Organizers of a proposed NBA player exhibition tour in China have pushed back tentative dates and must win approval from the Chinese Basketball Association before they move forward with a two-week, three-city tour amid the NBA lockout.
Bruce O’Neil, founder and president of the United States Basketball Academy and consultant to the Chinese Basketball Association, has been retained by Wasserman Media Group to organize the tour and is now negotiating with Chinese promoters in Guangzhou, Shenzhen and Foshan in southern China to play in October instead of an earlier mid-August or September timetable.
O’Neil and Wasserman this spring began floating the idea of an exhibition tour during the lockout involving some of the 50 players it represents. As the NBA lockout drags into its sixth week, the proposed tour’s structure also has changed from its initial four-city, four-team tournament involving both CBA and NBA players to a tour that includes three teams made up of approximately 30 NBA players and one team of Chinese players playing a total of nine games in October. Cities initially targeted were Beijing, Shanghai, and Guangzhou. O’Neil is also hoping to attract sponsors and a television partner for the tour, but no deals have been secured.
But any chance of the tour happening hinges upon approval from the Chinese Basketball Association, which is expected to restrict the influx of NBA players coming to China during the lockout.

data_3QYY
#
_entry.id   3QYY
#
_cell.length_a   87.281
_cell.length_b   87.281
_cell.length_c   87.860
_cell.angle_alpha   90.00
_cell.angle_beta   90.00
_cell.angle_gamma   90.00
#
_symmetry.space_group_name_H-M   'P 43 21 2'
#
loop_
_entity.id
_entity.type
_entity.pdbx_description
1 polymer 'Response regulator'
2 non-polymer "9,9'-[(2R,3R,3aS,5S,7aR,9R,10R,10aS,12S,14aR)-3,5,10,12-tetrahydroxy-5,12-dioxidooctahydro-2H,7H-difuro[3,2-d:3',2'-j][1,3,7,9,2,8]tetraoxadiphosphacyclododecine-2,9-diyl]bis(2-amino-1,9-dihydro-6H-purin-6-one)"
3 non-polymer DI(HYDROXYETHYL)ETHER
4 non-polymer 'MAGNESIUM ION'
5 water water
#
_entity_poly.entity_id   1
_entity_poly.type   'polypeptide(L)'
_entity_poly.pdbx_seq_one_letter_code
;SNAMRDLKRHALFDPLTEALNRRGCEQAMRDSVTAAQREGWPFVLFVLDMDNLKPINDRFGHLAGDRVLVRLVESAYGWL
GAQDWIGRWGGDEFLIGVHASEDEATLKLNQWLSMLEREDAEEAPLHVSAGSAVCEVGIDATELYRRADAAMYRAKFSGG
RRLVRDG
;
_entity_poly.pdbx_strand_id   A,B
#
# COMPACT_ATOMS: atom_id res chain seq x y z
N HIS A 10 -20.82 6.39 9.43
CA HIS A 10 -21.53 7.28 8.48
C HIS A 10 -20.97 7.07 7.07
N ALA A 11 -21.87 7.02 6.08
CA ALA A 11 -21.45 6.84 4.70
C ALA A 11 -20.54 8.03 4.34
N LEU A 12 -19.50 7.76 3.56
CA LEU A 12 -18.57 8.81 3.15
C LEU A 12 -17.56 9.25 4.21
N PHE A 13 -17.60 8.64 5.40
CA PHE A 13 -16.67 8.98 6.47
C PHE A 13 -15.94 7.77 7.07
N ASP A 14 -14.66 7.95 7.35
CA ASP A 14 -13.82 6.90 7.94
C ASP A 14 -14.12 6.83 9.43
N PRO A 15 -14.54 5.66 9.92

“The big key right now is getting the approval to move forward,” O’Neil said. “The concept has changed because of the sponsorship availability, and the [Chinese Basketball Association] still hasn’t decided how it will handle any NBA players.”
The tour also could include some NBA players not represented by Wasserman, but O’Neil would not disclose any player names.
Led by Arn Tellem, Wasserman’s player representation division includes Chicago’s Derrick Rose, Atlanta’s Joe Johnson and and Oklahoma City’s Russell Westbrook.
Wasserman officials would not comment.
The proposed tour in China allows players to cash paychecks during the lockout while sidestepping signing contracts with overseas basketball teams.
FIBA recently cleared NBA players to play overseas with the mandate that they return to their NBA teams after the lockout is lifted.
Arranging the tour in China is fraught with its own challenges in dealing with the Chinese Basketball Association, which one player agent said does not favor its teams hiring a flood of locked-out NBA players looking for temporary employment. Also, FIBA’s men’s basketball Asian Games are set for late September in China, and the Chinese Basketball Association season starts in mid-October.
“We are working hard on it and we are cautiously optimistic,” O’Neil said.
Staff writer Liz Mullen contributed to this report.